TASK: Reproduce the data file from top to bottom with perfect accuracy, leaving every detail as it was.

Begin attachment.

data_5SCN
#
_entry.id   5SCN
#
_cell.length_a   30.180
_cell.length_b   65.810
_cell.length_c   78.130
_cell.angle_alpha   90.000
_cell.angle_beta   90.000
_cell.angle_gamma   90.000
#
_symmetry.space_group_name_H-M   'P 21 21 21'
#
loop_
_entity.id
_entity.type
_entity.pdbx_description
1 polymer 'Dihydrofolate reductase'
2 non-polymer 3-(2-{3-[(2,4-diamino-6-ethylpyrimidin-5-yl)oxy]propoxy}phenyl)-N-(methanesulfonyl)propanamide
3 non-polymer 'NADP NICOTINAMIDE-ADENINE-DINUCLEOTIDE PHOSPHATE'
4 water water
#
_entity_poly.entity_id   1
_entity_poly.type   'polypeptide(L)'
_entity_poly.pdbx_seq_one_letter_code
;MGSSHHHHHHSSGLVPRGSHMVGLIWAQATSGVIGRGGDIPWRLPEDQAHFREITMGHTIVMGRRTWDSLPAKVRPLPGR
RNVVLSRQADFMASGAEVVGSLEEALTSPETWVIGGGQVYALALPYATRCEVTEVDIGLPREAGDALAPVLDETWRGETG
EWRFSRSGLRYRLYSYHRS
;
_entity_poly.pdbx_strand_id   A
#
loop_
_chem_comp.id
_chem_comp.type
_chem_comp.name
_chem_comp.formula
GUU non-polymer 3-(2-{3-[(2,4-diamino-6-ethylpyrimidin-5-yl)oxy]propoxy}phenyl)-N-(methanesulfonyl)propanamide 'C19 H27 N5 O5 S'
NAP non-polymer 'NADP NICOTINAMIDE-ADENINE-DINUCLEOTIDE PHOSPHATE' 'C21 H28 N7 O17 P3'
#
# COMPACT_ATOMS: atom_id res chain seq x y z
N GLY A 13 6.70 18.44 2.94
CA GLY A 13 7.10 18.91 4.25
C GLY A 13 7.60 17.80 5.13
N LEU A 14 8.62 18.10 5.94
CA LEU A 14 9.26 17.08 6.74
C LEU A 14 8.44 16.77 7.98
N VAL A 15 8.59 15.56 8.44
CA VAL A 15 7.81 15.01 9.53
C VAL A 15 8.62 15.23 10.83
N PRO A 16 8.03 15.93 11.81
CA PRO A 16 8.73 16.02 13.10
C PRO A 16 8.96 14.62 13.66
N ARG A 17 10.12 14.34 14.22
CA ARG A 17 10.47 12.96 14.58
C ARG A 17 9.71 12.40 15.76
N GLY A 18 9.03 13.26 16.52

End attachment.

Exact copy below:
data_5SCN
#
_entry.id   5SCN
#
_cell.length_a   30.180
_cell.length_b   65.810
_cell.length_c   78.130
_cell.angle_alpha   90.000
_cell.angle_beta   90.000
_cell.angle_gamma   90.000
#
_symmetry.space_group_name_H-M   'P 21 21 21'
#
loop_
_entity.id
_entity.type
_entity.pdbx_description
1 polymer 'Dihydrofolate reductase'
2 non-polymer 3-(2-{3-[(2,4-diamino-6-ethylpyrimidin-5-yl)oxy]propoxy}phenyl)-N-(methanesulfonyl)propanamide
3 non-polymer 'NADP NICOTINAMIDE-ADENINE-DINUCLEOTIDE PHOSPHATE'
4 water water
#
_entity_poly.entity_id   1
_entity_poly.type   'polypeptide(L)'
_entity_poly.pdbx_seq_one_letter_code
;MGSSHHHHHHSSGLVPRGSHMVGLIWAQATSGVIGRGGDIPWRLPEDQAHFREITMGHTIVMGRRTWDSLPAKVRPLPGR
RNVVLSRQADFMASGAEVVGSLEEALTSPETWVIGGGQVYALALPYATRCEVTEVDIGLPREAGDALAPVLDETWRGETG
EWRFSRSGLRYRLYSYHRS
;
_entity_poly.pdbx_strand_id   A
#
loop_
_chem_comp.id
_chem_comp.type
_chem_comp.name
_chem_comp.formula
GUU non-polymer 3-(2-{3-[(2,4-diamino-6-ethylpyrimidin-5-yl)oxy]propoxy}phenyl)-N-(methanesulfonyl)propanamide 'C19 H27 N5 O5 S'
NAP non-polymer 'NADP NICOTINAMIDE-ADENINE-DINUCLEOTIDE PHOSPHATE' 'C21 H28 N7 O17 P3'
#
# COMPACT_ATOMS: atom_id res chain seq x y z
N GLY A 13 6.70 18.44 2.94
CA GLY A 13 7.10 18.91 4.25
C GLY A 13 7.60 17.80 5.13
N LEU A 14 8.62 18.10 5.94
CA LEU A 14 9.26 17.08 6.74
C LEU A 14 8.44 16.77 7.98
N VAL A 15 8.59 15.56 8.44
CA VAL A 15 7.81 15.01 9.53
C VAL A 15 8.62 15.23 10.83
N PRO A 16 8.03 15.93 11.81
CA PRO A 16 8.73 16.02 13.10
C PRO A 16 8.96 14.62 13.66
N ARG A 17 10.12 14.34 14.22
CA ARG A 17 10.47 12.96 14.58
C ARG A 17 9.71 12.40 15.76
N GLY A 18 9.03 13.26 16.52